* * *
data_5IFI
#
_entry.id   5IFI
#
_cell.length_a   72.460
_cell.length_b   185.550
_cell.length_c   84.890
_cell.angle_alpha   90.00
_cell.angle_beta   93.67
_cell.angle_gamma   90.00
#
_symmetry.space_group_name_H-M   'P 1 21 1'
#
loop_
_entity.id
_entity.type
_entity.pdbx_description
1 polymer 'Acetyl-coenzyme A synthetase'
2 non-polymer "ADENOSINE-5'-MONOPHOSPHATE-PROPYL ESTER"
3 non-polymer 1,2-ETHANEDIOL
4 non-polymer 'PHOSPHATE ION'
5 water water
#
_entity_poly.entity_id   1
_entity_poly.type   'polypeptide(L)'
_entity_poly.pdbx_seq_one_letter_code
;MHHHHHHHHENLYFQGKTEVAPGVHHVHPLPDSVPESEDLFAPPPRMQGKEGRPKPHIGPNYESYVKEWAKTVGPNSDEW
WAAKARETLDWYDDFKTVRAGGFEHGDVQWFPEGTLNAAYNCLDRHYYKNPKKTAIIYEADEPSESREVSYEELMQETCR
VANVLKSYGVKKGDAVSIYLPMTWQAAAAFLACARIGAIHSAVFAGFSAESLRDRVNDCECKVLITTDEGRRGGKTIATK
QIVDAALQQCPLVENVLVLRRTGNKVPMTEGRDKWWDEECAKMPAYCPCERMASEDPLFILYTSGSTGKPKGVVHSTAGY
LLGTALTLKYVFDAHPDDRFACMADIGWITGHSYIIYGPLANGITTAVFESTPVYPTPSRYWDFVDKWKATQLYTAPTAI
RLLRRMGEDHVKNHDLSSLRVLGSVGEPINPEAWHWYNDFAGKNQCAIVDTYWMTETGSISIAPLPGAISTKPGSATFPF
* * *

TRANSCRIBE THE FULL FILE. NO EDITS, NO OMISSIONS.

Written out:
data_5IFI
#
_entry.id   5IFI
#
_cell.length_a   72.460
_cell.length_b   185.550
_cell.length_c   84.890
_cell.angle_alpha   90.00
_cell.angle_beta   93.67
_cell.angle_gamma   90.00
#
_symmetry.space_group_name_H-M   'P 1 21 1'
#
loop_
_entity.id
_entity.type
_entity.pdbx_description
1 polymer 'Acetyl-coenzyme A synthetase'
2 non-polymer "ADENOSINE-5'-MONOPHOSPHATE-PROPYL ESTER"
3 non-polymer 1,2-ETHANEDIOL
4 non-polymer 'PHOSPHATE ION'
5 water water
#
_entity_poly.entity_id   1
_entity_poly.type   'polypeptide(L)'
_entity_poly.pdbx_seq_one_letter_code
;MHHHHHHHHENLYFQGKTEVAPGVHHVHPLPDSVPESEDLFAPPPRMQGKEGRPKPHIGPNYESYVKEWAKTVGPNSDEW
WAAKARETLDWYDDFKTVRAGGFEHGDVQWFPEGTLNAAYNCLDRHYYKNPKKTAIIYEADEPSESREVSYEELMQETCR
VANVLKSYGVKKGDAVSIYLPMTWQAAAAFLACARIGAIHSAVFAGFSAESLRDRVNDCECKVLITTDEGRRGGKTIATK
QIVDAALQQCPLVENVLVLRRTGNKVPMTEGRDKWWDEECAKMPAYCPCERMASEDPLFILYTSGSTGKPKGVVHSTAGY
LLGTALTLKYVFDAHPDDRFACMADIGWITGHSYIIYGPLANGITTAVFESTPVYPTPSRYWDFVDKWKATQLYTAPTAI
RLLRRMGEDHVKNHDLSSLRVLGSVGEPINPEAWHWYNDFAGKNQCAIVDTYWMTETGSISIAPLPGAISTKPGSATFPF